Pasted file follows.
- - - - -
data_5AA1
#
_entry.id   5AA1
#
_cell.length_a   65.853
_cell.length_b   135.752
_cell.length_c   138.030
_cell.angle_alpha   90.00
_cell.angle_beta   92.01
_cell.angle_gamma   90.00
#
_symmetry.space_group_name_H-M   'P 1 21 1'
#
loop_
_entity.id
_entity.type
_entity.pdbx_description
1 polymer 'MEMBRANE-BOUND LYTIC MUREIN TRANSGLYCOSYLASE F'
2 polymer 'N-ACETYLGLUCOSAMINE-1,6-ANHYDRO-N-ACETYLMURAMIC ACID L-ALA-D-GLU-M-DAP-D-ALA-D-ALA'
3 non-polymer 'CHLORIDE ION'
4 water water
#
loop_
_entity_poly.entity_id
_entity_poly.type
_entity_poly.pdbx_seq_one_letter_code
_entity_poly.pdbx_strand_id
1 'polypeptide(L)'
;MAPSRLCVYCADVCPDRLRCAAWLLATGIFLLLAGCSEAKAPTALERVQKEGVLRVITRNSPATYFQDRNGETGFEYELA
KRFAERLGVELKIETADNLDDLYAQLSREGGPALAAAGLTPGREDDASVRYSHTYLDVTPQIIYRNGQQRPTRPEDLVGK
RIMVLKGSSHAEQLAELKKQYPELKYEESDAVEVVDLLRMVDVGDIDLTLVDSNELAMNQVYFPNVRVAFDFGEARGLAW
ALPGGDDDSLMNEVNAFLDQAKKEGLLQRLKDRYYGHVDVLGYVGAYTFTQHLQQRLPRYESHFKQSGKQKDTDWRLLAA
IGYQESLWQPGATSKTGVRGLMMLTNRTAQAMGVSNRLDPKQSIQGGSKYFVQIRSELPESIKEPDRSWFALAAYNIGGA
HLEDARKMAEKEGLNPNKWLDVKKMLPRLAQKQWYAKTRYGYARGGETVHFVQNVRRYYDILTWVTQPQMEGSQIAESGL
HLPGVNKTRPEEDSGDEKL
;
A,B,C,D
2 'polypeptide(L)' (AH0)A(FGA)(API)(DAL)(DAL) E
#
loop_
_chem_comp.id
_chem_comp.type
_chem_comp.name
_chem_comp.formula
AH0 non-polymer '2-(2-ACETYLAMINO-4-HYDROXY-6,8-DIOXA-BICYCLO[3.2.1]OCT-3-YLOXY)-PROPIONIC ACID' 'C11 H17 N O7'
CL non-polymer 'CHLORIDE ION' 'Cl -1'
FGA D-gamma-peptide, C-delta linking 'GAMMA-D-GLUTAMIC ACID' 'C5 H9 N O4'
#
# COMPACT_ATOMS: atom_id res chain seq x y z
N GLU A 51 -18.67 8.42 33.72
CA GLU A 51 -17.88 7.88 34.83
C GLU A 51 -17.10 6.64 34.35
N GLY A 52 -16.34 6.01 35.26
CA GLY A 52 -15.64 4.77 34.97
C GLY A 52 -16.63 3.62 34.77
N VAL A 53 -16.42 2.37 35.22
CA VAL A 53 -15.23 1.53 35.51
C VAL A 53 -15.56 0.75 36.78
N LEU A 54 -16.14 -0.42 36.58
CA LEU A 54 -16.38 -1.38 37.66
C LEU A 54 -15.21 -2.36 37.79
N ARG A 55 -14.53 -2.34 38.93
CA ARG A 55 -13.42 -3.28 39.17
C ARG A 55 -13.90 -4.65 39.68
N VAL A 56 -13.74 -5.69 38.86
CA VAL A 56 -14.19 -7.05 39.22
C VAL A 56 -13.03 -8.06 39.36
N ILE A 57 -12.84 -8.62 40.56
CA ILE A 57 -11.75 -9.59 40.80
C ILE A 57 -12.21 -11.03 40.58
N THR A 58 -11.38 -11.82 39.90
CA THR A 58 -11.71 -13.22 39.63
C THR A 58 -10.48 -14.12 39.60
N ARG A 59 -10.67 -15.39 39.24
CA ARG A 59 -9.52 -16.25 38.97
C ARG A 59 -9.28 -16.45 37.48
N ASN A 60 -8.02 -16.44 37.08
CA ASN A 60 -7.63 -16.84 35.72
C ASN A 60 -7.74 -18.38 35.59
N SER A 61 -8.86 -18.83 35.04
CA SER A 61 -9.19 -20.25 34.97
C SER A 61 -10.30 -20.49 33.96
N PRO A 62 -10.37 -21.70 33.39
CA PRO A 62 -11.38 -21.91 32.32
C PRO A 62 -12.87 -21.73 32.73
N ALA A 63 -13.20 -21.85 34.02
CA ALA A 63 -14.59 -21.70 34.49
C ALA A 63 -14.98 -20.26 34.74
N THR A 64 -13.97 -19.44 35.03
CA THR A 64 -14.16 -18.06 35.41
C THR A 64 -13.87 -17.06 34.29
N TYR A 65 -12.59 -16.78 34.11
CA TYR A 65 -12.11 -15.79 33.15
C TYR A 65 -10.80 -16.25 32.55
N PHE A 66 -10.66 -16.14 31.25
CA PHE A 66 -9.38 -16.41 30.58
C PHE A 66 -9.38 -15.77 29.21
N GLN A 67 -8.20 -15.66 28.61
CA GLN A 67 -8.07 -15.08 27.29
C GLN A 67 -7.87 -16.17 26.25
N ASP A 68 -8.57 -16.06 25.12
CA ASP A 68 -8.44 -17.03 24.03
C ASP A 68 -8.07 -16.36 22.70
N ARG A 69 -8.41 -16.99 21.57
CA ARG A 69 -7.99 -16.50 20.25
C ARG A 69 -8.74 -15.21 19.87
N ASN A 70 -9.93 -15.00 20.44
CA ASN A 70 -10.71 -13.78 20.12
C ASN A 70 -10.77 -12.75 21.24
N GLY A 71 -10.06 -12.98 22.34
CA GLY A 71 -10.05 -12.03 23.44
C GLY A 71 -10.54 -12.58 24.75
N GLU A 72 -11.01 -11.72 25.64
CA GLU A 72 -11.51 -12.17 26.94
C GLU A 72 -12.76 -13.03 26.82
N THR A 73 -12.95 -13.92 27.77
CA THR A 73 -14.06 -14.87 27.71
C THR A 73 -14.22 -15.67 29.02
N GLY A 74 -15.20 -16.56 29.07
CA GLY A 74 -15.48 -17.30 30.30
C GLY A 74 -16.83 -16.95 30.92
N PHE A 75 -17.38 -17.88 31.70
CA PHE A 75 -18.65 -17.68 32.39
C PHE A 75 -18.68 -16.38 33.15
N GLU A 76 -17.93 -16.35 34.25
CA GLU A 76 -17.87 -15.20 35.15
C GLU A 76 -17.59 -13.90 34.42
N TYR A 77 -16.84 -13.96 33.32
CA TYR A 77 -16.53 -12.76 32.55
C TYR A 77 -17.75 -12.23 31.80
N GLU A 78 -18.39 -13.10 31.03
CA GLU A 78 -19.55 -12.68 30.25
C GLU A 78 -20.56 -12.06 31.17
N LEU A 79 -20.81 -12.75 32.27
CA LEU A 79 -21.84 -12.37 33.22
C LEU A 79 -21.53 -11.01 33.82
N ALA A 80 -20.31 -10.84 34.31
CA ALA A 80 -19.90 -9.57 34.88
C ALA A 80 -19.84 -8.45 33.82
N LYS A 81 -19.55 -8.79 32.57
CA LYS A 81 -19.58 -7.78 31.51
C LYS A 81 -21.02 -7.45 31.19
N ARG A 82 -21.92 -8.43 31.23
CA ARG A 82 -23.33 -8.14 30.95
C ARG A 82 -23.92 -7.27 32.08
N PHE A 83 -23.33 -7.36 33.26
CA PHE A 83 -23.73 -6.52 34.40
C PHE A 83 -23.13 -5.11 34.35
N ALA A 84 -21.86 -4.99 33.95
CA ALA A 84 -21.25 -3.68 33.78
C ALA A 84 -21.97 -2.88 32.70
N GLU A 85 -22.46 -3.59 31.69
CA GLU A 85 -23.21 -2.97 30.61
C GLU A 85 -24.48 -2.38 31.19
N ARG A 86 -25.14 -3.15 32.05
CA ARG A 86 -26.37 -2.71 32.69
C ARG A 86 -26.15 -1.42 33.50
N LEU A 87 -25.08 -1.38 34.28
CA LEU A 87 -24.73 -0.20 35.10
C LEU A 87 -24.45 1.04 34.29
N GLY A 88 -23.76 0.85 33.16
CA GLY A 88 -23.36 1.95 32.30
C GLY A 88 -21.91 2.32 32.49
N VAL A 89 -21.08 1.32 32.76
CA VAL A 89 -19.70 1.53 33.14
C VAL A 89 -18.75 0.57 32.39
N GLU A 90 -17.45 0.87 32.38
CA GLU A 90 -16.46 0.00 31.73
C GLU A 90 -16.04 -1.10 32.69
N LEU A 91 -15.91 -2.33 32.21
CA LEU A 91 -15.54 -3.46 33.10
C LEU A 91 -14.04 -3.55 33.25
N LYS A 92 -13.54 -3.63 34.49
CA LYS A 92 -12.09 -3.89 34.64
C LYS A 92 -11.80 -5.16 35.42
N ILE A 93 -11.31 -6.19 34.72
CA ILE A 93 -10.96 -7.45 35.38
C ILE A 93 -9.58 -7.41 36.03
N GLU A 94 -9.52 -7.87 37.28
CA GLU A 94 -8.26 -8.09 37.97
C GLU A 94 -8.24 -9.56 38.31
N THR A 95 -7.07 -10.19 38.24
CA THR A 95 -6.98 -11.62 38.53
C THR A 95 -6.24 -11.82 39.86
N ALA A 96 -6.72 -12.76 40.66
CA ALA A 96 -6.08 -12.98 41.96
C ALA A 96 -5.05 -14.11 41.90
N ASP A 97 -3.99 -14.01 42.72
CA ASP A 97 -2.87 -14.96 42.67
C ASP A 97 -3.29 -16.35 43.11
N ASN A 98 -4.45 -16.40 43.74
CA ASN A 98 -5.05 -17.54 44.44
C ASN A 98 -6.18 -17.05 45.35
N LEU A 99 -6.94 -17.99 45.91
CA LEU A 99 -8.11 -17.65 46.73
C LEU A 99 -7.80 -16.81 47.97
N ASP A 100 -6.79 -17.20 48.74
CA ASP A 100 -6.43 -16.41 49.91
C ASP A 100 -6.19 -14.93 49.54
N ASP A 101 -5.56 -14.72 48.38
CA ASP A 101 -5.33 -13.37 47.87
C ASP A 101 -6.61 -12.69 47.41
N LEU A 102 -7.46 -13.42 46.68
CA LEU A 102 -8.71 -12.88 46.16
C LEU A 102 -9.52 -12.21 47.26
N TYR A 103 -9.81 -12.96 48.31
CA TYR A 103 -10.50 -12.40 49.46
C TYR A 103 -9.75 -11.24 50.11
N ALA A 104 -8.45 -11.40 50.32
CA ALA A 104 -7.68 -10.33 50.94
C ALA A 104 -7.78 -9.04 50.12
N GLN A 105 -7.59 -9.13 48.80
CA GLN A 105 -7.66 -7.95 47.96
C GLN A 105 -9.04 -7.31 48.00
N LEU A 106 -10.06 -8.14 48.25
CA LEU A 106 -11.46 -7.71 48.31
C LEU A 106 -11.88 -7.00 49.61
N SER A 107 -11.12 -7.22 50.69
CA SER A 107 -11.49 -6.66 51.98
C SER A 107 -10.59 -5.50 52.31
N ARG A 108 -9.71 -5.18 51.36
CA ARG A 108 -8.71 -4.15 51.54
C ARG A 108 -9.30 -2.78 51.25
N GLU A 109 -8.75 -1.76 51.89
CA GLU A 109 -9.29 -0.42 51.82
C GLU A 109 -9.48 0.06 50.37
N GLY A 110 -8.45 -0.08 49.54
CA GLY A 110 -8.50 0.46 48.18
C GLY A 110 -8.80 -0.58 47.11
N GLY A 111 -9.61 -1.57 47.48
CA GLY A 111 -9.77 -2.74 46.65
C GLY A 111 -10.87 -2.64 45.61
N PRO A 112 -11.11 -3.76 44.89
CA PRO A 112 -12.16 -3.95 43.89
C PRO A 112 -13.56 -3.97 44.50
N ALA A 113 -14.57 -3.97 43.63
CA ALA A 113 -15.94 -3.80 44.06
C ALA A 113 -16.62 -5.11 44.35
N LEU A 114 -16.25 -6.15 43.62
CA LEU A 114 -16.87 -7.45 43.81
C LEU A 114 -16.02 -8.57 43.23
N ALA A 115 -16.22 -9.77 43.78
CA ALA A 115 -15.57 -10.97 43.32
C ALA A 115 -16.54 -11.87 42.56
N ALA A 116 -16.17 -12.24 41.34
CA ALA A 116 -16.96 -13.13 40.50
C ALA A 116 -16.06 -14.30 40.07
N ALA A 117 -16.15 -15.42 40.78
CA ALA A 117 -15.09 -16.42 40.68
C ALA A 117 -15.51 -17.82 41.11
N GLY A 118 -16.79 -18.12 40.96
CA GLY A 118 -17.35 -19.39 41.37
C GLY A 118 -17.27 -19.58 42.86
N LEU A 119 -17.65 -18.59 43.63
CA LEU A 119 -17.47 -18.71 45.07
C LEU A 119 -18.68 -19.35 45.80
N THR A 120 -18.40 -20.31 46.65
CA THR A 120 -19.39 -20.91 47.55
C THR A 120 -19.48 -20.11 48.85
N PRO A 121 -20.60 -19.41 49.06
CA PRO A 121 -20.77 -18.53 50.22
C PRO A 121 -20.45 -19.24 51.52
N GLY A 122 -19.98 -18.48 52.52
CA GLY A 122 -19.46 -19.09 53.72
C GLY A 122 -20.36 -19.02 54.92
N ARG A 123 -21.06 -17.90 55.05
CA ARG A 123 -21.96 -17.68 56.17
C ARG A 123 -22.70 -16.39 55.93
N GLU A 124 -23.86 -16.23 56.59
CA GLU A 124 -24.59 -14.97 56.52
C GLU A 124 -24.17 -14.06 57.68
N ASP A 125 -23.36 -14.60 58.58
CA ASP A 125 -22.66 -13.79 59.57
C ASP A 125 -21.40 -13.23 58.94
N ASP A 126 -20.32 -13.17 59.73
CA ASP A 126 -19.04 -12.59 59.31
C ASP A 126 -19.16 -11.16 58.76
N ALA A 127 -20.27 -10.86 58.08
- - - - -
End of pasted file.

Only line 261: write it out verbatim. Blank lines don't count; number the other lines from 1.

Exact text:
CA PRO A 121 -20.77 -18.53 50.22